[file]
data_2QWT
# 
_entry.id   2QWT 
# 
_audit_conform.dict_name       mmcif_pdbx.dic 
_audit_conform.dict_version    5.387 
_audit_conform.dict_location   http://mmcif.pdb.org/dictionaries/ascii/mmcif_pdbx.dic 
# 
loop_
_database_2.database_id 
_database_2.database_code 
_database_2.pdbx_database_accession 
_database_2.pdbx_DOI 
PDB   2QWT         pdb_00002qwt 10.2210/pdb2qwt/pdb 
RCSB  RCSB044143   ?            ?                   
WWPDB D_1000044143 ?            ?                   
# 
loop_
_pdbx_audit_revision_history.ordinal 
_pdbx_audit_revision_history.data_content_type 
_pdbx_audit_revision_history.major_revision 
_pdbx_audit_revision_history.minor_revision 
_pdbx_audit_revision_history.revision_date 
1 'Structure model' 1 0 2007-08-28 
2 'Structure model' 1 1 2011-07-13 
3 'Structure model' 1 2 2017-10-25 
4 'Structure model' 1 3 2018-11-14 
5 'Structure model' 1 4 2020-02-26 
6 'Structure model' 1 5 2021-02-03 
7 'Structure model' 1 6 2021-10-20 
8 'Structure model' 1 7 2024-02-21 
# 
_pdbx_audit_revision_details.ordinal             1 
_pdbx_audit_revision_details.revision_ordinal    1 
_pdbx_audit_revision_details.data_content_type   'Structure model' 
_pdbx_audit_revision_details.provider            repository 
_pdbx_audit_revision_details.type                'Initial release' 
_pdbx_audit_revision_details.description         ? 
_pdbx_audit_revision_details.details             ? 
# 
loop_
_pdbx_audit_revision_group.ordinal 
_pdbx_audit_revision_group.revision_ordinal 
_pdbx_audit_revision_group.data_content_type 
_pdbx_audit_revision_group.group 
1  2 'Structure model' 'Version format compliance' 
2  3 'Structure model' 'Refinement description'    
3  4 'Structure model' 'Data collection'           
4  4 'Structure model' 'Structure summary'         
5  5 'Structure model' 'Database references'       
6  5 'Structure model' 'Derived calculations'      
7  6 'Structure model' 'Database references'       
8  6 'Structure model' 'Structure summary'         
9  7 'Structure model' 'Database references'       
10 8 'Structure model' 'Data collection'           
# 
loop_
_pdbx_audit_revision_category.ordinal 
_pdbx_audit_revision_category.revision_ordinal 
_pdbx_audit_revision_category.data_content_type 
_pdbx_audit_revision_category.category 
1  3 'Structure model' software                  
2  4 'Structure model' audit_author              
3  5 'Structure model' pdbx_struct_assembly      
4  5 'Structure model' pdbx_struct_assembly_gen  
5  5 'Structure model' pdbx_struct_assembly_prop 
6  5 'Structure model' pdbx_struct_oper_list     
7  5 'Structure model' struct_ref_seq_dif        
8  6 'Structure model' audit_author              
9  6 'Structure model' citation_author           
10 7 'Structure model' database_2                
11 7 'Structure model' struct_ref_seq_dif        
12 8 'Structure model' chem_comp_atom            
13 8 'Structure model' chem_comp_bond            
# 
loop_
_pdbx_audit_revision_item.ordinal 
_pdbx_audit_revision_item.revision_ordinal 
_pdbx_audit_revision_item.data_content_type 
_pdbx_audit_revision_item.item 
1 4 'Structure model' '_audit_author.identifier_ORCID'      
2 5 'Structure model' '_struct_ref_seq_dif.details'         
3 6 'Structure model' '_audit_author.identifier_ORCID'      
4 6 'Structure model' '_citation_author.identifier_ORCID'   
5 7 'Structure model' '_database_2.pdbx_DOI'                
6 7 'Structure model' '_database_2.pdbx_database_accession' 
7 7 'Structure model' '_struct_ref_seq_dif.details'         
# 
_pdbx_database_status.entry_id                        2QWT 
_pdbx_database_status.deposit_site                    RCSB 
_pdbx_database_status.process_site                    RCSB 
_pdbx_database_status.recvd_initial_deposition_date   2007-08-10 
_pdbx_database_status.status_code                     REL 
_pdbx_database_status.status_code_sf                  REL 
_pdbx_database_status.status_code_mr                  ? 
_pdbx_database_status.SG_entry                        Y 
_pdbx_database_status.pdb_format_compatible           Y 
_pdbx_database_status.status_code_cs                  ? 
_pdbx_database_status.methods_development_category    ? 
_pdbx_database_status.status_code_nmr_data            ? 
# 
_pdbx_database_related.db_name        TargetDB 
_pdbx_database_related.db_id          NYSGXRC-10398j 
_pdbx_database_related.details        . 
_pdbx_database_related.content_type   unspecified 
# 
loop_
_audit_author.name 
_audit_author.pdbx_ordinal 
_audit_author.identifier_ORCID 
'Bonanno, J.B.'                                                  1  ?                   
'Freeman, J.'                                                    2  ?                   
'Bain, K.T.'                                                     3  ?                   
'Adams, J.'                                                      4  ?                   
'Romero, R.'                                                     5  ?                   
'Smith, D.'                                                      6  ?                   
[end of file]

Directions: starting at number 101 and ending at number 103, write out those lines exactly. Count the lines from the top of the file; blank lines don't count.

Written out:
# 
_pdbx_database_related.db_name        TargetDB 
_pdbx_database_related.db_id          NYSGXRC-10398j 